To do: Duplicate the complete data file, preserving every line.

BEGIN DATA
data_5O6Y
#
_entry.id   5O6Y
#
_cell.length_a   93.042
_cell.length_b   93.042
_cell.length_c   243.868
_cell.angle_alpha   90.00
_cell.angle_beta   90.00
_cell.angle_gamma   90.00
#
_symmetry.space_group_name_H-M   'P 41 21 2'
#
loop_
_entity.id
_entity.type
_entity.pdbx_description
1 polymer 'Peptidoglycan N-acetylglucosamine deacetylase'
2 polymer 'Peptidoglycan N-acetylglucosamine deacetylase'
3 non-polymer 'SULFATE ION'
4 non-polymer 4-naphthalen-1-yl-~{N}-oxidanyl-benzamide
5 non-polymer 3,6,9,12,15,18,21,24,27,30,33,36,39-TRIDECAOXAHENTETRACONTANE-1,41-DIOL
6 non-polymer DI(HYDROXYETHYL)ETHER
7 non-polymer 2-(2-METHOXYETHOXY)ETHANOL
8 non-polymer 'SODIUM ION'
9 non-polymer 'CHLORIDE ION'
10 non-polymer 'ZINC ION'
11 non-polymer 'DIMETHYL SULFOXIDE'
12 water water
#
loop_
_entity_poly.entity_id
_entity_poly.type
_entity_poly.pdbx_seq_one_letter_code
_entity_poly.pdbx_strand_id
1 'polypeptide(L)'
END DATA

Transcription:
data_5O6Y
#
_entry.id   5O6Y
#
_cell.length_a   93.042
_cell.length_b   93.042
_cell.length_c   243.868
_cell.angle_alpha   90.00
_cell.angle_beta   90.00
_cell.angle_gamma   90.00
#
_symmetry.space_group_name_H-M   'P 41 21 2'
#
loop_
_entity.id
_entity.type
_entity.pdbx_description
1 polymer 'Peptidoglycan N-acetylglucosamine deacetylase'
2 polymer 'Peptidoglycan N-acetylglucosamine deacetylase'
3 non-polymer 'SULFATE ION'
4 non-polymer 4-naphthalen-1-yl-~{N}-oxidanyl-benzamide
5 non-polymer 3,6,9,12,15,18,21,24,27,30,33,36,39-TRIDECAOXAHENTETRACONTANE-1,41-DIOL
6 non-polymer DI(HYDROXYETHYL)ETHER
7 non-polymer 2-(2-METHOXYETHOXY)ETHANOL
8 non-polymer 'SODIUM ION'
9 non-polymer 'CHLORIDE ION'
10 non-polymer 'ZINC ION'
11 non-polymer 'DIMETHYL SULFOXIDE'
12 water water
#
loop_
_entity_poly.entity_id
_entity_poly.type
_entity_poly.pdbx_seq_one_letter_code
_entity_poly.pdbx_strand_id
1 'polypeptide(L)'